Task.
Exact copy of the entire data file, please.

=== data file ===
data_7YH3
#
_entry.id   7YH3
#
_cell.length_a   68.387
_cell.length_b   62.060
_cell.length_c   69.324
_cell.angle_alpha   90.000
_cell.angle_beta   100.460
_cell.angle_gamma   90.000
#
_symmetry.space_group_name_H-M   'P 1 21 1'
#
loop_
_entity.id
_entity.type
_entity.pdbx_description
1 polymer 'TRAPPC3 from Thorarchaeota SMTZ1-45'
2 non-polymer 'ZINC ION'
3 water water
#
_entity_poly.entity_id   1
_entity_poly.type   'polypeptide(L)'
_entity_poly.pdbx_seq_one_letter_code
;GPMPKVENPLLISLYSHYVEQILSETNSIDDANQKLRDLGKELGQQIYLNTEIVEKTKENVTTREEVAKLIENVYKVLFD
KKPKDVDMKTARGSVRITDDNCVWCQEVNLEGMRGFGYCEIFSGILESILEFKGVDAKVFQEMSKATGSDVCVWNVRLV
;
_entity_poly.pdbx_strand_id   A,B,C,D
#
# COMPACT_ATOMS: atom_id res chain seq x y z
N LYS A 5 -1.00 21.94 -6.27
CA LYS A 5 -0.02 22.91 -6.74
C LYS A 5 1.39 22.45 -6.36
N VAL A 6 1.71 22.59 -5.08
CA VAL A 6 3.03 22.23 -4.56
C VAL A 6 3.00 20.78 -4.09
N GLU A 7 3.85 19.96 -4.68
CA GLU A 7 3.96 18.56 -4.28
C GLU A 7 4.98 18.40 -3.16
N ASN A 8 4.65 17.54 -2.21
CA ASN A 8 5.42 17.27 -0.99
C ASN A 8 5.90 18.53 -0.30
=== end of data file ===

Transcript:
data_7YH3
#
_entry.id   7YH3
#
_cell.length_a   68.387
_cell.length_b   62.060
_cell.length_c   69.324
_cell.angle_alpha   90.000
_cell.angle_beta   100.460
_cell.angle_gamma   90.000
#
_symmetry.space_group_name_H-M   'P 1 21 1'
#
loop_
_entity.id
_entity.type
_entity.pdbx_description
1 polymer 'TRAPPC3 from Thorarchaeota SMTZ1-45'
2 non-polymer 'ZINC ION'
3 water water
#
_entity_poly.entity_id   1
_entity_poly.type   'polypeptide(L)'
_entity_poly.pdbx_seq_one_letter_code
;GPMPKVENPLLISLYSHYVEQILSETNSIDDANQKLRDLGKELGQQIYLNTEIVEKTKENVTTREEVAKLIENVYKVLFD
KKPKDVDMKTARGSVRITDDNCVWCQEVNLEGMRGFGYCEIFSGILESILEFKGVDAKVFQEMSKATGSDVCVWNVRLV
;
_entity_poly.pdbx_strand_id   A,B,C,D
#
# COMPACT_ATOMS: atom_id res chain seq x y z
N LYS A 5 -1.00 21.94 -6.27
CA LYS A 5 -0.02 22.91 -6.74
C LYS A 5 1.39 22.45 -6.36
N VAL A 6 1.71 22.59 -5.08
CA VAL A 6 3.03 22.23 -4.56
C VAL A 6 3.00 20.78 -4.09
N GLU A 7 3.85 19.96 -4.68
CA GLU A 7 3.96 18.56 -4.28
C GLU A 7 4.98 18.40 -3.16
N ASN A 8 4.65 17.54 -2.21
CA ASN A 8 5.42 17.27 -0.99
C ASN A 8 5.90 18.53 -0.30